Full disclosure: I rarely celebrate the 4th of July. In fact, despite living in New York City, this year was the first time I’d ever seen the official Macy’s 4th of July Fireworks Show (from a friend’s rooftop and yes, it was pretty awesome).
This symbolic long weekend (one of the few that people actually take off as vacation in the USA) is usually filled with fireworks, BBQs and beach time across the country. For my neighbourhood, though, we’ve always had our own celebration, on the Thursday before the big day (so, NOT the 4th).
Astoria, Queens is a pretty amazing neighbourhood and even though it’s changed a lot in the past three years, it’s still very community-oriented. For as long as I can remember, we’ve always had a “4th of July celebration” in Astoria Park right on the water a few days before the official fireworks show. Everyone gets there early to picnic before the show, and it starts really getting packed around 5:30pm, as people come straight from work, bringing blankets, sandwiches, chips, fruit, cheese, and drinks.
I used to go with my family, but as more of my friends have moved into Astoria, it’s become a huge party with a huge blanket for my family and a huge blanket for my friends. Everyone just eats, chats, and listens to the live symphony set up along the water. Then, once it’s finally dark, the show starts. There’s something so incredible about being so close to it all; I love to lie back on the blanket and watch the fireworks burst up above me.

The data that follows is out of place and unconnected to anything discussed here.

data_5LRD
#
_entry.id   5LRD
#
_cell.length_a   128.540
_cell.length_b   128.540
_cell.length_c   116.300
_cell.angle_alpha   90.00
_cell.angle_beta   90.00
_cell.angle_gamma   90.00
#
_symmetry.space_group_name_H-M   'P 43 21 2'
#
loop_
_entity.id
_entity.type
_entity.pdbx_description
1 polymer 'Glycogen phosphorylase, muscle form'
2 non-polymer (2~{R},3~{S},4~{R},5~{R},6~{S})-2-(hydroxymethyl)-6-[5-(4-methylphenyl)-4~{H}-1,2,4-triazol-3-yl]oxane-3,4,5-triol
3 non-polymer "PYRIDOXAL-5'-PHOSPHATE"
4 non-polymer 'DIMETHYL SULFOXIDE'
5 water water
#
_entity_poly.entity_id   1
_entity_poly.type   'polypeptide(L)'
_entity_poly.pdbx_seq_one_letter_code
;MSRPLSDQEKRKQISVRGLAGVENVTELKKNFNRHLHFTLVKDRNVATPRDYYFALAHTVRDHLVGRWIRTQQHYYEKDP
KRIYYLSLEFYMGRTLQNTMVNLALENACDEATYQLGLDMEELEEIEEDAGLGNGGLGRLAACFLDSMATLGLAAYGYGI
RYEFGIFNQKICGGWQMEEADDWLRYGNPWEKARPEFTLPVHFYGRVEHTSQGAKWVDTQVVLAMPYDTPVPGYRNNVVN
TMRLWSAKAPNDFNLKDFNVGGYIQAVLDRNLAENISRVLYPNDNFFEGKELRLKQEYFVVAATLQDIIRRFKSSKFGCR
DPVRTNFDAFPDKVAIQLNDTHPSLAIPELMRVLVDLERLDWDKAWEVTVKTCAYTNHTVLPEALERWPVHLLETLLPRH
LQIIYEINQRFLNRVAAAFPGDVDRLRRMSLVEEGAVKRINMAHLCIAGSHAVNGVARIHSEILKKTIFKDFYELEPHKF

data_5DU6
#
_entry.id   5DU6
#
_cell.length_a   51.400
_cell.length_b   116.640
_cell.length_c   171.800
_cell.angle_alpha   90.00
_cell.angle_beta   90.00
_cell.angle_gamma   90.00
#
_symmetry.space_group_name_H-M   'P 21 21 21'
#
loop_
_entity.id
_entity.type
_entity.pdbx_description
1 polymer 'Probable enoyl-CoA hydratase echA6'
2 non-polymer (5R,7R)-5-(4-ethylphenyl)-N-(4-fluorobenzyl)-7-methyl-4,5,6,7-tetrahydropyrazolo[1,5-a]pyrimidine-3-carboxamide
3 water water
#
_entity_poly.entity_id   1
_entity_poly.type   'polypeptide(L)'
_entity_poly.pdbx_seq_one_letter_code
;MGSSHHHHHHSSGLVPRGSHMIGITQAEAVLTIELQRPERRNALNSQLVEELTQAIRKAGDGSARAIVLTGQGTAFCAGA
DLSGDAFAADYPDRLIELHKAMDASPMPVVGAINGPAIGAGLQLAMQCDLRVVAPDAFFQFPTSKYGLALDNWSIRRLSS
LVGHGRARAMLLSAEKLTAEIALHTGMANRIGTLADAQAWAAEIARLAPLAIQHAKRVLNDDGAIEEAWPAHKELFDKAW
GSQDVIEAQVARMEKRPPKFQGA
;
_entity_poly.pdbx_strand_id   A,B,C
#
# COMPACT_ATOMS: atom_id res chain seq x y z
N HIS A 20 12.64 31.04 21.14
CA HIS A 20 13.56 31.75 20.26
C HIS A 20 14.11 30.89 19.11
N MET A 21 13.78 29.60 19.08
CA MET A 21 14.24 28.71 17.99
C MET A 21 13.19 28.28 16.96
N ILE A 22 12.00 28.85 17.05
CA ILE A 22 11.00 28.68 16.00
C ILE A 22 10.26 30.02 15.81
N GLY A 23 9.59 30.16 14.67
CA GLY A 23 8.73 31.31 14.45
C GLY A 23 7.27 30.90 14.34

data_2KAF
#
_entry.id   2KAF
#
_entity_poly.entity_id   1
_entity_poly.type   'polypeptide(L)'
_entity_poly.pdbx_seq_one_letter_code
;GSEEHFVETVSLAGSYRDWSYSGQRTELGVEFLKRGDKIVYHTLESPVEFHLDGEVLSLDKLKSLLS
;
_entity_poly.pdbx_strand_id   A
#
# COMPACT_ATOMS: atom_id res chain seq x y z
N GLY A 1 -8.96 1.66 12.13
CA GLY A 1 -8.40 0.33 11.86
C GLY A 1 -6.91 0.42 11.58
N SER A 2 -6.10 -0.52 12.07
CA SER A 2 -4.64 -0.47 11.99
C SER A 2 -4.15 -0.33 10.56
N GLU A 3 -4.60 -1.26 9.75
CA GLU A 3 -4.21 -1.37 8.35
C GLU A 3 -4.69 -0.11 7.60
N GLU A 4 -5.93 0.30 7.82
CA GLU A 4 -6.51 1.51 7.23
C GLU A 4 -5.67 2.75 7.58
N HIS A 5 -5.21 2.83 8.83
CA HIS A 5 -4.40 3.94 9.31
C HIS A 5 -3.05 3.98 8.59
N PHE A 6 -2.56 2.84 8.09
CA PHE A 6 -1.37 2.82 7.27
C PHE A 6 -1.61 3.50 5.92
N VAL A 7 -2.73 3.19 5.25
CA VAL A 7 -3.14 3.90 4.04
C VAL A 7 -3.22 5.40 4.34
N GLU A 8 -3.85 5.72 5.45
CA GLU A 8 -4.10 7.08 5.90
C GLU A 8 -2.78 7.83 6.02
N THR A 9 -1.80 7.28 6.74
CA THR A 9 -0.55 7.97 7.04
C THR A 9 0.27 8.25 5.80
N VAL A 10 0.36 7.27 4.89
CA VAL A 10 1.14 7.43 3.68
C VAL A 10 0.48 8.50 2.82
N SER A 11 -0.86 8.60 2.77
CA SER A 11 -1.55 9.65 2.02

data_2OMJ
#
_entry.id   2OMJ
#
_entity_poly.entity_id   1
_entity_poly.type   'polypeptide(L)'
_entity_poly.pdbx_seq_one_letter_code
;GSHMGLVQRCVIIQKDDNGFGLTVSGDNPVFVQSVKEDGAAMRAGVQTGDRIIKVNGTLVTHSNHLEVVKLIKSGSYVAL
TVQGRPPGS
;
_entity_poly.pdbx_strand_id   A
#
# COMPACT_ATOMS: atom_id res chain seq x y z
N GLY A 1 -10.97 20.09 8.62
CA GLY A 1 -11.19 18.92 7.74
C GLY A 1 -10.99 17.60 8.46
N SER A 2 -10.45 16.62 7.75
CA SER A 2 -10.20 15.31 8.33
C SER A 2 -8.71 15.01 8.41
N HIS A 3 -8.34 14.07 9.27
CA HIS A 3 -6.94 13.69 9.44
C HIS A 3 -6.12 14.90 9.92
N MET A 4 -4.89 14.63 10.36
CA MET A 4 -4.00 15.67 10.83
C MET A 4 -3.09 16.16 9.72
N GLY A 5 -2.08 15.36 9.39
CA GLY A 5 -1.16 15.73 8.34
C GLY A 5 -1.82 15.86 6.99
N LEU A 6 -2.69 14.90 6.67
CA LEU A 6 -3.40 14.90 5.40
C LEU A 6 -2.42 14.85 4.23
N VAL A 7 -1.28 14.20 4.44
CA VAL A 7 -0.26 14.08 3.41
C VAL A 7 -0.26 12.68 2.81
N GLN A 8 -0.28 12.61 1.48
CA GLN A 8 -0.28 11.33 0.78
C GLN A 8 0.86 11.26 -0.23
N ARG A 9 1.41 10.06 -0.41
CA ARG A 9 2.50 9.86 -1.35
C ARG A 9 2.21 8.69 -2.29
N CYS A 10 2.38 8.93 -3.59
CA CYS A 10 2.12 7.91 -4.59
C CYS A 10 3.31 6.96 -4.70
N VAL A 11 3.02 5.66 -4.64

In a city where we rarely identify as ‘American’ (New Yorkers tend to identify first by their ethnicity, then secondly as a ‘New Yorker’), the 4th of July celebrations are definitely the one time where we unabashedly embrace our patriotism. We listen to patriotic music and feel gratitude for what we have as Americans.